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With a keen eye for detail and a sharp skill for storytelling, Carly Gelsinger’s Once You Go In is a must-read memoir for anyone searching for God in the aftermath of a shipwrecked faith experience. Gelsinger’s wise and poignant writing reminds us that there is hope after a shipwreck, there is light after darkness and most of all, there is love even in the midst of pain.

— Elizabeth Esther, author of Girl at the End of the World and Spiritual Sobriety

A deeply moving, searingly honest memoir of a young woman's emergence from a radical Pentecostal sect. Gelsinger tells her tale without animosity or self-pity, but with kindness and grace. We travel with her as she leaves behind the exacting God of her childhood, and begins to see glimpses of a Spirit that animates all that is around her. An inspiring book about claiming one's own freedom and finding the 'revival' within.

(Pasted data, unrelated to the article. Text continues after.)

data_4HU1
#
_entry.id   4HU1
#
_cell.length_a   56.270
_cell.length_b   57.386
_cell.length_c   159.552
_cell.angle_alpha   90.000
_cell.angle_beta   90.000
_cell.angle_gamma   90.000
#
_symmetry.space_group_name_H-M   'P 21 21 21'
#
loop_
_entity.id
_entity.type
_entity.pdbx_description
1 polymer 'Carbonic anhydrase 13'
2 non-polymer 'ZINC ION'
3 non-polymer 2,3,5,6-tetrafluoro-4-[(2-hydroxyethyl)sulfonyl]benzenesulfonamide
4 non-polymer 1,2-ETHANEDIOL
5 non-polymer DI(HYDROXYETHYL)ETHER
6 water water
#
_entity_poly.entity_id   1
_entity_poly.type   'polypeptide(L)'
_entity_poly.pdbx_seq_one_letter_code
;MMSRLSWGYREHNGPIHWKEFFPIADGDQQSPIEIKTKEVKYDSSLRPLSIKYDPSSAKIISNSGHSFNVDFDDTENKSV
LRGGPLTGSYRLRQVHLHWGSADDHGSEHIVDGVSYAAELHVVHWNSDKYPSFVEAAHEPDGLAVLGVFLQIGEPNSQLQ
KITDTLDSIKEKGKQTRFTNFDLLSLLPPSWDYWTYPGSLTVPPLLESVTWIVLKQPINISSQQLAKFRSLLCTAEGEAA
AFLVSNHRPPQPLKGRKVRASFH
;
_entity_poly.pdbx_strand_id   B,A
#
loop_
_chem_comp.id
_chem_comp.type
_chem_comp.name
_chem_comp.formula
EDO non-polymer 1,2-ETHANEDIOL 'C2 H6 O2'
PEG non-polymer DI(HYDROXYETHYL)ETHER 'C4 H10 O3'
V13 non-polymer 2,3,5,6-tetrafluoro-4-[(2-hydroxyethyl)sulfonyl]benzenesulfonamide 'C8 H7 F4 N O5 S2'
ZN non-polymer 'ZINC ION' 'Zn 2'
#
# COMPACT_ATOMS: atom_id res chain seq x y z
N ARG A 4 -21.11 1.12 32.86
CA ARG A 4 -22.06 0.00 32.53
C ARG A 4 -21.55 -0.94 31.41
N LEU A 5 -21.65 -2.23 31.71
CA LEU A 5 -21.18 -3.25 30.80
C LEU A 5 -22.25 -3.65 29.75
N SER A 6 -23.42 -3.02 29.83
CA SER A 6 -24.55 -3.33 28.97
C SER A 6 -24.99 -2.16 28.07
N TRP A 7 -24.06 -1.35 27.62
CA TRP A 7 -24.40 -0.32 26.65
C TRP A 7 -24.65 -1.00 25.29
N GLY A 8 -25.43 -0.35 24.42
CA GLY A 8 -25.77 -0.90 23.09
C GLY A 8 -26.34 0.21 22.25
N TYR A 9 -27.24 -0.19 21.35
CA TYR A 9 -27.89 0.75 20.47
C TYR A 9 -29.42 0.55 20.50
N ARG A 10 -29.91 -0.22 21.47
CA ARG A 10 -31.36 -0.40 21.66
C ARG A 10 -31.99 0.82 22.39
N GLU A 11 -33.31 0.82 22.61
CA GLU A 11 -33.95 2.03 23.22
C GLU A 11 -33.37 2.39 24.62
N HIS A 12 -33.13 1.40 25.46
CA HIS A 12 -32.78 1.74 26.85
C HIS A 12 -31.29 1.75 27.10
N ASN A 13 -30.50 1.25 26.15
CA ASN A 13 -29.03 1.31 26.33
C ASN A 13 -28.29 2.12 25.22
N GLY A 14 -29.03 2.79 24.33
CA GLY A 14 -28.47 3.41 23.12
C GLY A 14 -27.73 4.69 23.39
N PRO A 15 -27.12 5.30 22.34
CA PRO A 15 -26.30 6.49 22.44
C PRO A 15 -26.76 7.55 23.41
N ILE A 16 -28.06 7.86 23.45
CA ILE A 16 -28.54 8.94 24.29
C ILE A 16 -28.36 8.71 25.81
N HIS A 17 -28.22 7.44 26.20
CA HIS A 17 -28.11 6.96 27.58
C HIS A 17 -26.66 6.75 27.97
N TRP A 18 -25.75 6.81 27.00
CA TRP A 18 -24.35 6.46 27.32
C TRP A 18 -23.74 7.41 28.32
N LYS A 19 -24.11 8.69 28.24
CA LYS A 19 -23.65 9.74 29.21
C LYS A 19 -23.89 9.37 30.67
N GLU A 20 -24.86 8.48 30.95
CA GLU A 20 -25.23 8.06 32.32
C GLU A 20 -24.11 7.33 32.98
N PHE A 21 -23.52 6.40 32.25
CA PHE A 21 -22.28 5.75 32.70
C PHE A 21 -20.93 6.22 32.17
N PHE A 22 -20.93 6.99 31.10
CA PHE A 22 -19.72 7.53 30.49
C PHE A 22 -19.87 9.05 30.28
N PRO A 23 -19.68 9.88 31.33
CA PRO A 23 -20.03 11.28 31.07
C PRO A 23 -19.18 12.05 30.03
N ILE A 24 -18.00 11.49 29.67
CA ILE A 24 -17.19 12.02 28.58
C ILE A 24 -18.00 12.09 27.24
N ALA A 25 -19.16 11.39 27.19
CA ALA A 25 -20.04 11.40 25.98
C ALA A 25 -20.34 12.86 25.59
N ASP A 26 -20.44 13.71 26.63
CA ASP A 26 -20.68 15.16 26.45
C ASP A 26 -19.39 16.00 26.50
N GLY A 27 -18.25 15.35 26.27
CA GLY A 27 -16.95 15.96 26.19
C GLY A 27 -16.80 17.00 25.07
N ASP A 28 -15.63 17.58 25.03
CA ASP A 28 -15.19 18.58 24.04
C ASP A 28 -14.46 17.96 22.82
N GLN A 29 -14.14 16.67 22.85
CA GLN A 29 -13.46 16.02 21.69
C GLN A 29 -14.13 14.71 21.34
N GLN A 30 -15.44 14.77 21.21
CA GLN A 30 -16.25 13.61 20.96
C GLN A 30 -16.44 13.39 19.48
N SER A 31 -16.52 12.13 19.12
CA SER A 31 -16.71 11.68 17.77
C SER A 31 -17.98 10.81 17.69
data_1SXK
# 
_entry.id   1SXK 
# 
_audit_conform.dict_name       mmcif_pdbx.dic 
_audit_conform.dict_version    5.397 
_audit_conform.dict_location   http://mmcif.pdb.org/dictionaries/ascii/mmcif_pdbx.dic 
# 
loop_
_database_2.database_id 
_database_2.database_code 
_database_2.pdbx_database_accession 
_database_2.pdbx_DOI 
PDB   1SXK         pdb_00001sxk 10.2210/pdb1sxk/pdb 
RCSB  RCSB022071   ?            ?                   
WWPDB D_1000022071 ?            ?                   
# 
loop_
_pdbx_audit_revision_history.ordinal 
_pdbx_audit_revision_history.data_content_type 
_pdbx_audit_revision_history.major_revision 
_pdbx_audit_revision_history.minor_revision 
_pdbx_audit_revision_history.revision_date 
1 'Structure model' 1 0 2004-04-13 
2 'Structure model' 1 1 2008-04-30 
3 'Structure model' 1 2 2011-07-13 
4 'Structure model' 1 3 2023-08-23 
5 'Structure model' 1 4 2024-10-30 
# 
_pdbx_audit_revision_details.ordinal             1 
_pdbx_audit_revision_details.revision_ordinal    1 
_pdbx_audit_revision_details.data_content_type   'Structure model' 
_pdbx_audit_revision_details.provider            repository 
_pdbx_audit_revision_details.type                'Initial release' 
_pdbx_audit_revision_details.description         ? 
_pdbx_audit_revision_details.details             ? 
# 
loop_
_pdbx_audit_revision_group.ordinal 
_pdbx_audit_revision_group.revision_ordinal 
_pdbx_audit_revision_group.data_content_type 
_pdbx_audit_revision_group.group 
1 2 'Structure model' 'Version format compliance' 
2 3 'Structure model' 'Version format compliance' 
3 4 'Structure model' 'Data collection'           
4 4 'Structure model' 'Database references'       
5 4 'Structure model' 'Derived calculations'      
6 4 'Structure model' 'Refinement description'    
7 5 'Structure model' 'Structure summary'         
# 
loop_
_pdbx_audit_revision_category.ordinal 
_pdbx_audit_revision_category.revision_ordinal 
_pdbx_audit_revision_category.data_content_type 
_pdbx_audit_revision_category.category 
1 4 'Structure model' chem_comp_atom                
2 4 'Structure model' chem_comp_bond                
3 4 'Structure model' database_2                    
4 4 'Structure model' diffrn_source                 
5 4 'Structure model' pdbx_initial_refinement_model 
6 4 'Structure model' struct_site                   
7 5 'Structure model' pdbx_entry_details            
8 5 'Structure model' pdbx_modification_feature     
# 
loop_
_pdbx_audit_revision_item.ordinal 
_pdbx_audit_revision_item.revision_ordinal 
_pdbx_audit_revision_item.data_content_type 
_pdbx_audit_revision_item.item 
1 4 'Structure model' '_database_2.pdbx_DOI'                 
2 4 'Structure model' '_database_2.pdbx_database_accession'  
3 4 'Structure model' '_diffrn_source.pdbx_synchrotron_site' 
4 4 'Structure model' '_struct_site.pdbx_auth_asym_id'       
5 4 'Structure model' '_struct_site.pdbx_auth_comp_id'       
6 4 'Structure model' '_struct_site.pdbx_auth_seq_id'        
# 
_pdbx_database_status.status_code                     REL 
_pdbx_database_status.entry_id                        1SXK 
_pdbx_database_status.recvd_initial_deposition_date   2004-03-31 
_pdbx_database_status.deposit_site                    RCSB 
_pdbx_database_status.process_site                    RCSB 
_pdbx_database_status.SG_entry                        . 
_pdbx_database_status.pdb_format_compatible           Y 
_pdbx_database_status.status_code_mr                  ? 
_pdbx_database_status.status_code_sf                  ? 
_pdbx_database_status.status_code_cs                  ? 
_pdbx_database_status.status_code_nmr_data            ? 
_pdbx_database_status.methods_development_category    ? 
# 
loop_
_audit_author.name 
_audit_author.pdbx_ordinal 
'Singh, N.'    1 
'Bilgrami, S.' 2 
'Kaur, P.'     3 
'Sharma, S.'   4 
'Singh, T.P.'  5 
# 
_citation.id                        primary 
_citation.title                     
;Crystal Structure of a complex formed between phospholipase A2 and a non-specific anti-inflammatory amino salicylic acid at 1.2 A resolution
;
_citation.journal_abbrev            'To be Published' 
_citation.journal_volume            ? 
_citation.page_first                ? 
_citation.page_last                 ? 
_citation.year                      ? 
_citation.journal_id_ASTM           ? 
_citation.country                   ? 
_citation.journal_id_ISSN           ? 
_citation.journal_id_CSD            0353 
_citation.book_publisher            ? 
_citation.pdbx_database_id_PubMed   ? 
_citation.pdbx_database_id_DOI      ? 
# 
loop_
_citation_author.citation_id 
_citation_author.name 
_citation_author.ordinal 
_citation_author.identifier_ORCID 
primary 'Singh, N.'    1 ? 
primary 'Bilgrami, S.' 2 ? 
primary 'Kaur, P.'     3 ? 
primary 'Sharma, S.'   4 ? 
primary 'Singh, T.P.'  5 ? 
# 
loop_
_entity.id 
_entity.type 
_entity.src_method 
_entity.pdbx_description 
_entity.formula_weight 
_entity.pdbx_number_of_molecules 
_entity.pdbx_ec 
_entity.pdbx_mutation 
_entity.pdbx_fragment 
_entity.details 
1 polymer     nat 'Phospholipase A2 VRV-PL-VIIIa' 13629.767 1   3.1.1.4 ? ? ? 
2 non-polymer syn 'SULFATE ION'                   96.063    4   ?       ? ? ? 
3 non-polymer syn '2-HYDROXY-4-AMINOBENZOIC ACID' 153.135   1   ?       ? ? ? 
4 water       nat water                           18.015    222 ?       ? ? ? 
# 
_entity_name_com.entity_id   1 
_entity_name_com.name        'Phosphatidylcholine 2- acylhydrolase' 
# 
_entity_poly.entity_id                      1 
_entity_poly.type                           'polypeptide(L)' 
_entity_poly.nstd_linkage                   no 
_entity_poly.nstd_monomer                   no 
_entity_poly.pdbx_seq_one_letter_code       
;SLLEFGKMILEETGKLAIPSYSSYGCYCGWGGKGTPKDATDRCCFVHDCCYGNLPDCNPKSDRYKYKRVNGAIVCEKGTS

— Maggie Rowe, author of Sin Bravely

“Vivid and engaging, this memoir shows, with honesty and intelligence, the appeal of Pentecostal religiosity to a sensitive and searching teenager... Gelsinger’s excellent storytelling provides illuminating vignettes on her experience and how it was so often laced with doubt even as she sought certainty… A well-written, honest memoir that takes a multilayered view of revival.”
Kirkus Reviews
Carly Gelsinger’s coming-of-age memoir is reminiscent of Judy Blume’s 'Are You There God, It’s Me Margaret?', only this time our heroine prays for transformation by the Holy Spirit!  At times, her Pentecostal experience is so bizarre, you will be convinced you're reading fiction, but her adolescent journey is all too real.  Carly exposes the truth about religious life, in that some things don’t instantly change with the laying on of hands. Transformation takes time, patience and sometimes, a little bit of rebellious faith.

— Jennifer Knapp, singer-songwriter, author of Facing the Music, and founder of Inside Out Faith

Being a teenager is uncomfortable, desperate, and terrifying under the best circumstances; only much later can we look back and see the humor and magic of our most awkward years. The same is true of out-grown religion. We need space and time to integrate, recover, and laugh at the absurdity of it all. Carly Gelsinger does this with wisdom and candor: by exploring her past, she gives us permission to journey within our own.

— Reba Riley, author of Post-Traumatic Church Syndrome